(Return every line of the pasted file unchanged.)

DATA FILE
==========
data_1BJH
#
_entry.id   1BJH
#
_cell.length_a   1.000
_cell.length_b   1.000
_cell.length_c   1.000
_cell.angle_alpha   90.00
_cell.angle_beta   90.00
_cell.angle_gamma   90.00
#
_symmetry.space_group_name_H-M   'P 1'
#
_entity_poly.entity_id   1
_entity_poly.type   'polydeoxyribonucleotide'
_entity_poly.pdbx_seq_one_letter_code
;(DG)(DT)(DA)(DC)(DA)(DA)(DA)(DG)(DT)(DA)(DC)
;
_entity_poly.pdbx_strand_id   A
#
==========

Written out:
data_1BJH
#
_entry.id   1BJH
#
_cell.length_a   1.000
_cell.length_b   1.000
_cell.length_c   1.000
_cell.angle_alpha   90.00
_cell.angle_beta   90.00
_cell.angle_gamma   90.00
#
_symmetry.space_group_name_H-M   'P 1'
#
_entity_poly.entity_id   1
_entity_poly.type   'polydeoxyribonucleotide'
_entity_poly.pdbx_seq_one_letter_code
;(DG)(DT)(DA)(DC)(DA)(DA)(DA)(DG)(DT)(DA)(DC)
;
_entity_poly.pdbx_strand_id   A
#